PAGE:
I've been applying the probability integral transform as shown here:


I want to standardise the data that is wiebull distibuted by mapping it to standard normal:

The original histogram is shown below:

Original Histogram

When I transform to the standard Normal I get the histogram shown below, which doesn't look very Normal. I don't want the big gap I want the transformed histogram to look as much like a standard normal as possible. Is there anything else I can do?

Transformed Data

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    $\begingroup$ You need to explain the situation in more detail. Your data appear to be discrete -- are your data counts/scaled counts, or are they rounded/truncated measurements? What is the basis of your claim that your data are Weibull-distributed? Why are you trying to transform to normality? $\endgroup$
    – Glen_b
    Oct 5, 2016 at 9:15
  • $\begingroup$ The data is not discrete, (even if it was I's approximate using a continuous distribution so that I could apply the probability integral transform). The min value of 0.1 and max 23. It corresponds to a time series of financial data (bid ask spreads) these are not truncated per se but as they refer to tick data there is some discreteness to the moves. Weibull was best fit but I've tried several candidate distributions and they all produce a mapping qualitatively similar to this. I'm trying to convert to normailty as it will be input to a neural network and I need to standardize the inputs. $\endgroup$
    – Baz
    Oct 5, 2016 at 10:56
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    $\begingroup$ Tick data are discrete. The discreteness in the tick data is why it looks weird on the left hand side after you transform it. "Weibull is the best fit" does not mean it's Weibull and you shouldn't assert something to be Weibull when it's just a distribution you fitted from among a short list -- that's just a model you decided to use. Weibull may be suitable as an approximate model for some purposes but its lack of fit at the left end becomes apparent when you transform it. $\endgroup$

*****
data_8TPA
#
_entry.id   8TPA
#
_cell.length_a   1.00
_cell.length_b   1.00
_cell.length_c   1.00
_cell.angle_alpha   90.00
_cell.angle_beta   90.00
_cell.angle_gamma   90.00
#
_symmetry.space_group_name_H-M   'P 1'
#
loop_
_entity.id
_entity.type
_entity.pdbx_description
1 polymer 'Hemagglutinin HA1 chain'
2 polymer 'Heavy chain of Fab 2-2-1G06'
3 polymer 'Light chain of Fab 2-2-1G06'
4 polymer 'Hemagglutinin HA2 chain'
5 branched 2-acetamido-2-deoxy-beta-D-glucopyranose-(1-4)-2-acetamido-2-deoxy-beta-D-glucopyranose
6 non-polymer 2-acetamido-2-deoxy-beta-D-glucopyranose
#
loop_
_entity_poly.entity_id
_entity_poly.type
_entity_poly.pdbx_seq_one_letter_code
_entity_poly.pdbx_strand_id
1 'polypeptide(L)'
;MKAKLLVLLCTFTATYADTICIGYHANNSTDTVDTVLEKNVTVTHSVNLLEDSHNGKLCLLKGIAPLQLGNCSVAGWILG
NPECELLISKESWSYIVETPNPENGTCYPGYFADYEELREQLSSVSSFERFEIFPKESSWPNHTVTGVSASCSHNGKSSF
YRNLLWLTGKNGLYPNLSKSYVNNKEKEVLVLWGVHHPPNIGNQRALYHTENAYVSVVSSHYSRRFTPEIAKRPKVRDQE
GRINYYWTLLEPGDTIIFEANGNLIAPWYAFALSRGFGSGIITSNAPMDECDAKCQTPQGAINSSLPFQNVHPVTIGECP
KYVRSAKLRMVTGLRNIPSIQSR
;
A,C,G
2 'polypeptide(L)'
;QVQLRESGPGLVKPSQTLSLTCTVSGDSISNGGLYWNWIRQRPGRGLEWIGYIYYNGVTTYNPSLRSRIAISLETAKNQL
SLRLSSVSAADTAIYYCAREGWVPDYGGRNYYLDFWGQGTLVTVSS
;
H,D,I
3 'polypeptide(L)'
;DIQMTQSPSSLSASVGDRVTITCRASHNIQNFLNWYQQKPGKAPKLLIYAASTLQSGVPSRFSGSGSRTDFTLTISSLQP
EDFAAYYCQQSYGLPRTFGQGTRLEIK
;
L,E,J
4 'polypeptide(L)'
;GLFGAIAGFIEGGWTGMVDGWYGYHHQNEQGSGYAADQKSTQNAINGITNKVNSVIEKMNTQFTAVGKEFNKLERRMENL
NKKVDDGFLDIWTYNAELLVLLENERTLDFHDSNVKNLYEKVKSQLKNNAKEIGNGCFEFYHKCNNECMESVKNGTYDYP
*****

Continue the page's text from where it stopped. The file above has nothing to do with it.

– Glen_b
    Oct 5, 2016 at 11:46
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    $\begingroup$ to clarify -- while it often makes sense to approximate tick data with a continuous distribution, the discreteness down at the small values means that under transformation that stretches values near 0, the actual discreteness becomes what drives the behavior of the result (you can see the discreteness in your transformed values -- that's why it looks wrong). Your continuous model doesn't alter the fact that all the 0.1 values move together and end up in the same place. $\endgroup$
    – Glen_b
    Oct 5, 2016 at 22:05

1 Answer 1


Data fed to a neural network is standardized (vague term) s.t the magnitude of the data is not too large because too nominally large values leads to slow training (many steps to get right size of weights) and possibly exploding gradients (too big steps at the same time) leading to NaN, killing the ANN. It's also typically very nice to have data that is centered around 0 depending on the activation function. 'Standardizing' as $(x-\bar{x})/s$ is one way of doing this. If data becomes approximately normal it's nice but not necessary. (This won't happen anyway as the left tail won't grow further than the estimated mean as $W\geq 0$)